North Korean Bomb Helps the Dollar?

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North Korea performed a second scary nuclear test. This move scares the Western world. Did this ignite risk aversion? In Memorial Day’s thin trading, the dollar stopped falling and even made some small gains.

Forex trading began slowly this week. Americans are on holiday due to Memorial day. Also British banks enjoy the Spring Bank Holiday. But news was supplied from the far east.

North Korea, one of the most isolated countries in the world, performed a second nuclear underground test. The nuclear explosion was stronger than the first one, about three years ago. It caused an earthquake in a magnitude of 4.7 in Richter scale.

South Korea and Japan are afraid, very afraid. The Security Council is meeting for an emergency session. Barack Obama is deeply concerned.

North Korean Bomb and Forex Trading

Well, late on Friday, the dollar dived even deeper than during the week. Following last week’s trading, many articles “buried” the US dollar. A credit warning or downgrade seemed imminent.

With the early morning news from the east, the dollar stopped falling, and even made against some currencies. EUR/USD is under 1.40, GBP/USD is under 1.59 and USD/CAD went back up as well.

The explanation in times of trouble is risk aversion: safe haven currencies are receiving high demand. Yes, even if their credit rating is downgraded.

Tomorrow (Tuesday), when the market returns to full capacity trading, we’ll see if this effect continues, or if economic indicators start to kick in.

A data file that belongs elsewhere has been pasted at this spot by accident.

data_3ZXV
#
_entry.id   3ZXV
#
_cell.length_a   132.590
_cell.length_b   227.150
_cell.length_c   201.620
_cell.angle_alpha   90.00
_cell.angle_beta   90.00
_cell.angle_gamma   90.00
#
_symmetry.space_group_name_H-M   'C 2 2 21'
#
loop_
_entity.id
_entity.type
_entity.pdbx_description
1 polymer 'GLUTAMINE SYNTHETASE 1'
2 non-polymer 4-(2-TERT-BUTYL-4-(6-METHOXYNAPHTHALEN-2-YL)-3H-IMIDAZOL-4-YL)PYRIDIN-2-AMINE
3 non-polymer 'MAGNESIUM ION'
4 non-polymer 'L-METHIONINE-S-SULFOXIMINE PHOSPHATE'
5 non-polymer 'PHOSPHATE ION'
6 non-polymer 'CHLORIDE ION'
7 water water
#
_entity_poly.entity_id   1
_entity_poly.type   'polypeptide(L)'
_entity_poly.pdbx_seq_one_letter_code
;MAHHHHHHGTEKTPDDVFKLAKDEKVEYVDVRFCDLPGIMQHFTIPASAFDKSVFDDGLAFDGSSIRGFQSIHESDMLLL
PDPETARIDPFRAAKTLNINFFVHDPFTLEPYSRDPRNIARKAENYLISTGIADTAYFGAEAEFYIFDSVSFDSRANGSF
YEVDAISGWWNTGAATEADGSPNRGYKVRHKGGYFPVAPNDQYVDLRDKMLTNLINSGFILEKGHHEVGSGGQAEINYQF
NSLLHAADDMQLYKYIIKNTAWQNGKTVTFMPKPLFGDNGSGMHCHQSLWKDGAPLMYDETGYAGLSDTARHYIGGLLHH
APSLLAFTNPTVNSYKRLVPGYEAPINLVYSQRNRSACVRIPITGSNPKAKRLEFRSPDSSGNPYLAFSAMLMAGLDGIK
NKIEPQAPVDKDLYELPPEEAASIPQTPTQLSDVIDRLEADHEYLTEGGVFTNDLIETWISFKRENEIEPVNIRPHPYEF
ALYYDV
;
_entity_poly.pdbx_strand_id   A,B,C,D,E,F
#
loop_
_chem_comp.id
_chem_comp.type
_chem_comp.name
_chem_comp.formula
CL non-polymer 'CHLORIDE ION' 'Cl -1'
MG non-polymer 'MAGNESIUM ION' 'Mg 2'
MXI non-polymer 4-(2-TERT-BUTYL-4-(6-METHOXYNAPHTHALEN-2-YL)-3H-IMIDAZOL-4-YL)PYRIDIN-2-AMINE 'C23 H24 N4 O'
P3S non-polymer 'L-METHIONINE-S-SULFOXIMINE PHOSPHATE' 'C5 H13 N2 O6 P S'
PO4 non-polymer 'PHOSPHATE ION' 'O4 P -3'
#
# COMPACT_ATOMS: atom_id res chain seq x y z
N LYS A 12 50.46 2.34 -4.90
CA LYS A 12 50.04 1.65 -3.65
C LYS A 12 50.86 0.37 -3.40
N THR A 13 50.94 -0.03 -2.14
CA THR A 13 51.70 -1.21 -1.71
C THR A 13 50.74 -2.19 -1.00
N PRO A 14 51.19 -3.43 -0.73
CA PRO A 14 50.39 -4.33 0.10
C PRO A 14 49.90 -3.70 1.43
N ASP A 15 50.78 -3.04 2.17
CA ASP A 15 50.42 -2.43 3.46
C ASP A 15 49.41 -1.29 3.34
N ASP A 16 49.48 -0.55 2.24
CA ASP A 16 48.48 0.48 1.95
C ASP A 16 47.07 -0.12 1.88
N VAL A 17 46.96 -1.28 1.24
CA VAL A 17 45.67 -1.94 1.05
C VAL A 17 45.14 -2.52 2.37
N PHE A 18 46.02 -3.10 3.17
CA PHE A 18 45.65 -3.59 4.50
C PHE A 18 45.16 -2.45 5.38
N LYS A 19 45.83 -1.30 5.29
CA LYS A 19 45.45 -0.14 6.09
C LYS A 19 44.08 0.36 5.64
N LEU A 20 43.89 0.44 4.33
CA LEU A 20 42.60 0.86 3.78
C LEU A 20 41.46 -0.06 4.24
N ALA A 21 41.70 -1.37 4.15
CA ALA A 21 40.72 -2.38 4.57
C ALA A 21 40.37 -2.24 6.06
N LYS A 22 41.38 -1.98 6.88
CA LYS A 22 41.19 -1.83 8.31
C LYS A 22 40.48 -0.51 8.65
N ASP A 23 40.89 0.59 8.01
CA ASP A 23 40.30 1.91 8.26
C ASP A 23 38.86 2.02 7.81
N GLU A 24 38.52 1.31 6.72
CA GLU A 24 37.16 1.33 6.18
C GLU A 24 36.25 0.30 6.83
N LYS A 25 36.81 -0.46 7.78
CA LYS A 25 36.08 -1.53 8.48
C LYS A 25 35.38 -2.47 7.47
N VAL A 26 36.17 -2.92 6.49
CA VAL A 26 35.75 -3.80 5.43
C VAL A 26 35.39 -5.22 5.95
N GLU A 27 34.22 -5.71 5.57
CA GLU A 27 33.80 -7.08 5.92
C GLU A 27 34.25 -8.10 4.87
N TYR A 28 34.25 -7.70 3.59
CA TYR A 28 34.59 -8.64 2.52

Do read my special coverage for the US dollar: Contraction or Retraction.

In the bad news pipeline: Dramatic elections in Lebanon and Iran, which might offer action in the middle east…

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About Author

Yohay Elam – Founder, Writer and Editor I have been into forex trading for over 5 years, and I share the experience that I have and the knowledge that I’ve accumulated. After taking a short course about forex. Like many forex traders, I’ve earned a significant share of my knowledge the hard way. Macroeconomics, the impact of news on the ever-moving currency markets and trading psychology have always fascinated me. Before founding Forex Crunch, I’ve worked as a programmer in various hi-tech companies. I have a B. Sc. in Computer Science from Ben Gurion University. Given this background, forex software has a relatively bigger share in the posts.